Iraqi Prime Minister Mustafa al-Kadhimi has said he escaped unhurt after a drone attack on his home inside Baghdad’s high-security Green Zone.
A drone laden with explosives struck the building, injuring six of his bodyguards in an apparent assassination attempt, officials said.
Mr Kadhimi called for “calm and restraint from everyone”.
The attack, which comes after violent unrest over recent election results, was condemned by both the US and Iran.
Security sources say three drones were used in the attack, launched from near Republic Bridge on the River Tigris, but two were shot down.
No-one has said they carried out the attack, in an area of the city housing many government buildings and foreign embassies.
Images published by Iraqi media show damage to parts of the residence as well as an SUV vehicle parked in a garage.
Remains of a small explosives-laden drone were collected by security forces for examination, an unnamed security official told Reuters news agency.
“It’s premature now to say who carried out the attack,” the official was quoted as saying. “We’re checking our intelligence reports and waiting for initial investigation results to point the finger at perpetrators.”
Commercial drones fitted with explosive were used by the Islamic State militant group when it held parts of northern Iraq, notably during the battle for Mosul in 2017.
Mr al-Kadhimi, a former intelligence chief, was sworn into office in May last year.
Analysis: Attack could mark a dangerous escalation
By Anna Foster, BBC Middle East correspondent
Iraq held elections less than a month ago, and now it’s in the long and awkward process of trying to form a governing coalition.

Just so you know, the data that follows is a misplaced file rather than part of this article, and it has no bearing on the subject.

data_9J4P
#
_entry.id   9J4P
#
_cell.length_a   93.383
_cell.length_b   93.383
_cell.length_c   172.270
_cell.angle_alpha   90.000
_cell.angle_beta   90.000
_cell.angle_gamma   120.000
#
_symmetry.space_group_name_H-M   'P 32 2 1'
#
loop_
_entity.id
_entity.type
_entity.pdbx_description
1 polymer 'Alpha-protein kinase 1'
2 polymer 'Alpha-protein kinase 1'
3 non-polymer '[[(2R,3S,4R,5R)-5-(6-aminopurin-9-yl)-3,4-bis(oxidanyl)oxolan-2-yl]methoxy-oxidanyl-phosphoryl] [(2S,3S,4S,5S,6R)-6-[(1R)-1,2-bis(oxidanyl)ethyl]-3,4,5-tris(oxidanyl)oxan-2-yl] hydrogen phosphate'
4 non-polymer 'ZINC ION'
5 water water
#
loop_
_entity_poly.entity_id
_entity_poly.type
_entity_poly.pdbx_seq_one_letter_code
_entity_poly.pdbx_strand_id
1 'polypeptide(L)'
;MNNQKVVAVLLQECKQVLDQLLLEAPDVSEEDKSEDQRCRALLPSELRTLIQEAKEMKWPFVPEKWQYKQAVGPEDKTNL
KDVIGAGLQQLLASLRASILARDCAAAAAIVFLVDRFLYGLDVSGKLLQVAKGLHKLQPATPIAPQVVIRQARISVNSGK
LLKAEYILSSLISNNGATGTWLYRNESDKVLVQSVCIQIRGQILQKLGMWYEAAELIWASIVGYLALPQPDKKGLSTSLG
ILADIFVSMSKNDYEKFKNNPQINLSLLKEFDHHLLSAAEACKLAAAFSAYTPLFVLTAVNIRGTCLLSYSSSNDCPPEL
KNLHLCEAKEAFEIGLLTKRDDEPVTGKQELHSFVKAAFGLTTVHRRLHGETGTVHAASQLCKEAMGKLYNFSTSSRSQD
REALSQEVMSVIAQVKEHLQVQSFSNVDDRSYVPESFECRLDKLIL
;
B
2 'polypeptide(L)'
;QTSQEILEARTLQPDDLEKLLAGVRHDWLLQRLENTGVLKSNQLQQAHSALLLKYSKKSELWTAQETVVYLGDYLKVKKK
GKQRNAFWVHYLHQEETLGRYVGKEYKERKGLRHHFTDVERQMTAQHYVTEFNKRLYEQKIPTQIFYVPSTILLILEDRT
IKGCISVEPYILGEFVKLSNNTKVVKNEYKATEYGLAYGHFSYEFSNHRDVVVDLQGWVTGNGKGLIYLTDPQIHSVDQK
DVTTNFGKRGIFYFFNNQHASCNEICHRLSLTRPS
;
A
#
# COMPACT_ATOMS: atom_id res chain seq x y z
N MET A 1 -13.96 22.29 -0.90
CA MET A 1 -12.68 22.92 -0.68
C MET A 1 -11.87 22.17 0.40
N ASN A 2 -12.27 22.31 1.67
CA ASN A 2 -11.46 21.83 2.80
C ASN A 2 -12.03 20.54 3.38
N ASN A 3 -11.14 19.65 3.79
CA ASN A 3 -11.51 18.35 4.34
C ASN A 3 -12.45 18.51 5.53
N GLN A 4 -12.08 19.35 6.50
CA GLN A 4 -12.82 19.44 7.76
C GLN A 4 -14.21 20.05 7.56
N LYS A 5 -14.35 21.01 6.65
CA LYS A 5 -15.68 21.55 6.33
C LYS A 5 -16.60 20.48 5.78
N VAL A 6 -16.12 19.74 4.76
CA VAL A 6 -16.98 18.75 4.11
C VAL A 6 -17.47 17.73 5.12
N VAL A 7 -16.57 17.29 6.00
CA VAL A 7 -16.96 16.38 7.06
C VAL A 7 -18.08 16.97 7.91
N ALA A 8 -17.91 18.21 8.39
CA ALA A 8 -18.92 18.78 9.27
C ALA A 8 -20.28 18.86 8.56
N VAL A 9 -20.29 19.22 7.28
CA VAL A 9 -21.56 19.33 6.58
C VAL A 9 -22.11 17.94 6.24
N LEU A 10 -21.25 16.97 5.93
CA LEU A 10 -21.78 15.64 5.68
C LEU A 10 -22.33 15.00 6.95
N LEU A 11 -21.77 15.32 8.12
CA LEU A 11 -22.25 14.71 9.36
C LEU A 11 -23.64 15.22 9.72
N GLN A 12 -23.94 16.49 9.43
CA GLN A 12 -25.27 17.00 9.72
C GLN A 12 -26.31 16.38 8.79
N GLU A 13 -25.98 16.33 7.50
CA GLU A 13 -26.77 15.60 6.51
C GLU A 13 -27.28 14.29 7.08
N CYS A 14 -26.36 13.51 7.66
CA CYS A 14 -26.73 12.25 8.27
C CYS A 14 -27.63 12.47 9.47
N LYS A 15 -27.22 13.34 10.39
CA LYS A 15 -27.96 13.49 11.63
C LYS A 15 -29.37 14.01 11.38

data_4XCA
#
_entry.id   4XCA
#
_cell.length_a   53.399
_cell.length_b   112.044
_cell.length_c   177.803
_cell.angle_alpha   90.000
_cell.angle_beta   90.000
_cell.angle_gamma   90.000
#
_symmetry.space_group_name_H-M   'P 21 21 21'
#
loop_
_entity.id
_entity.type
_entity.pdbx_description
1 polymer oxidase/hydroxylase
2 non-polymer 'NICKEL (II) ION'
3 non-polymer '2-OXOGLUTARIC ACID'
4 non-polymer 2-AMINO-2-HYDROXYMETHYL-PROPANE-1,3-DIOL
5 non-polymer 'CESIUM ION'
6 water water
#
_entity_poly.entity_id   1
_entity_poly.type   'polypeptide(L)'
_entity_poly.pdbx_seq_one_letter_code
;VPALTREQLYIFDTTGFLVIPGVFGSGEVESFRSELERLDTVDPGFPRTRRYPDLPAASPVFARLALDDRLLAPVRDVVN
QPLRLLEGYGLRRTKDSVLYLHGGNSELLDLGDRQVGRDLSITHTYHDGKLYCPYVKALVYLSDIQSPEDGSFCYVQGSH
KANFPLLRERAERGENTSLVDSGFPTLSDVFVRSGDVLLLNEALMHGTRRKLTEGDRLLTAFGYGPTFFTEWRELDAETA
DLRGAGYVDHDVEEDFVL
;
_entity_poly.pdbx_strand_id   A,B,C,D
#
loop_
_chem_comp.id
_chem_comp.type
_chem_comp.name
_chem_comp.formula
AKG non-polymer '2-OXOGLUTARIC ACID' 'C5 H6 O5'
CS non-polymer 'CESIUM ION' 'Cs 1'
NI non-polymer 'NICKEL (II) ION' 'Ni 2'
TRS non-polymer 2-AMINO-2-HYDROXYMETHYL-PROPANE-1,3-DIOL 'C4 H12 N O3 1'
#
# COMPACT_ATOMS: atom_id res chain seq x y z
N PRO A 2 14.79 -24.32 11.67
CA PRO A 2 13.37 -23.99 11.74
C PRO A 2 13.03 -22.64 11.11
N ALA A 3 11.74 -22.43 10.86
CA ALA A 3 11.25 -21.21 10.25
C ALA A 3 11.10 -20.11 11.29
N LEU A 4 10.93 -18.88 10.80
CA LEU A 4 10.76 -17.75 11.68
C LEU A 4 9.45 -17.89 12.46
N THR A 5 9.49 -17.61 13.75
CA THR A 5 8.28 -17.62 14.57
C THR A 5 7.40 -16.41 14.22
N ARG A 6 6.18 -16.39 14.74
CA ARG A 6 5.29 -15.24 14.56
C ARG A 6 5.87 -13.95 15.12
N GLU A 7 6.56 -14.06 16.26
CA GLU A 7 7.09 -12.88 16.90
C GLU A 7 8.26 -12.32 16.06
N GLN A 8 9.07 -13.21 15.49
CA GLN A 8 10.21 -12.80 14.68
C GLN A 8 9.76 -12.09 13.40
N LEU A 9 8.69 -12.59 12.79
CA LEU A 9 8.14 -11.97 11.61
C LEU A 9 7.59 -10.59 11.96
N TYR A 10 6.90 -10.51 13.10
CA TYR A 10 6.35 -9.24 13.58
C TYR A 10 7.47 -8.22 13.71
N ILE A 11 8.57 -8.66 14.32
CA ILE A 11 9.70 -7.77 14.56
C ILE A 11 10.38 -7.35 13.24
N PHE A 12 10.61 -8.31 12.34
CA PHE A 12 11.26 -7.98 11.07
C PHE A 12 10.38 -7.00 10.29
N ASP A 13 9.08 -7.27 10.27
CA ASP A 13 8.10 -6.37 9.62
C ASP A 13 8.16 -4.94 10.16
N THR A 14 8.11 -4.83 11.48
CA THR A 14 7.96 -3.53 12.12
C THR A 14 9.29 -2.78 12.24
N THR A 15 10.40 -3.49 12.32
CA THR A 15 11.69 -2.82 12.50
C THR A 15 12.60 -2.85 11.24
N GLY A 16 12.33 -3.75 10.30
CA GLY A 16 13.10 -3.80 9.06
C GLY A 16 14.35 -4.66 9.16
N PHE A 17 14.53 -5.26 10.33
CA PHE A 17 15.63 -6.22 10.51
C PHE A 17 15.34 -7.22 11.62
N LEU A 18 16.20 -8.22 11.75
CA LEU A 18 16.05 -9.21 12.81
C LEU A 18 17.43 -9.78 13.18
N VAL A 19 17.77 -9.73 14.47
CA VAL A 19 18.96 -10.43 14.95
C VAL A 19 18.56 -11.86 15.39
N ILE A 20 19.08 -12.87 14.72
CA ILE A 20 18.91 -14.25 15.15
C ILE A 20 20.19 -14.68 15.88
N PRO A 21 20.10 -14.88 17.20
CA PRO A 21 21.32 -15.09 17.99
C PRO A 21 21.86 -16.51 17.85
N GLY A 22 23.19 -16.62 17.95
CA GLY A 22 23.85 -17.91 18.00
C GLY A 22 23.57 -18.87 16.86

The turnout was a record low – just 41% – and that lack of engagement shows that many Iraqis don’t believe any real change lies ahead.
Pro-Iranian parties did worse than they’d hoped for, losing many of their seats. Their supporters have been protesting against the results ever since, holding demonstrations outside Baghdad’s secure Green Zone and calling for votes to be manually recounted.
The Shia Muslim cleric Moqtada al-Sadr claimed victory, as his party gained the most seats. He’s pushing for a government free from foreign interference – and crucially that means from Iran as well as the West. He wants to end Tehran’s influence over Iraq’s internal affairs.
These political faultlines mean tensions are high, and this attempt on Prime Minister al-Kadhimi’s life could turn out to be a dangerous escalation with far-reaching repercussions.
The drone attack was widely condemned:
- Shia Muslim cleric Moqtada al-Sadr, whose party was the biggest winner in the election, called it a terrorist act against the country’s stability that aimed to “return Iraq to a state of chaos to be controlled by non-state forces”
- President Barham Saleh said it was a heinous crime against Iraq, adding in a tweet: “We cannot accept that Iraq will be dragged into chaos and a coup against its constitutional system”
- US state department spokesman Ned Price said the “apparent act of terrorism” had been “directed at the heart of the Iraqi state”, and America was offering its assistance with the investigation
- The secretary of Iran’s Supreme National Security Council, Ali Shamkhani, accused unnamed “foreign think tanks” of “creating and supporting terrorist and occupying forces” in Iraq that had “brought nothing but insecurity, discord and instability”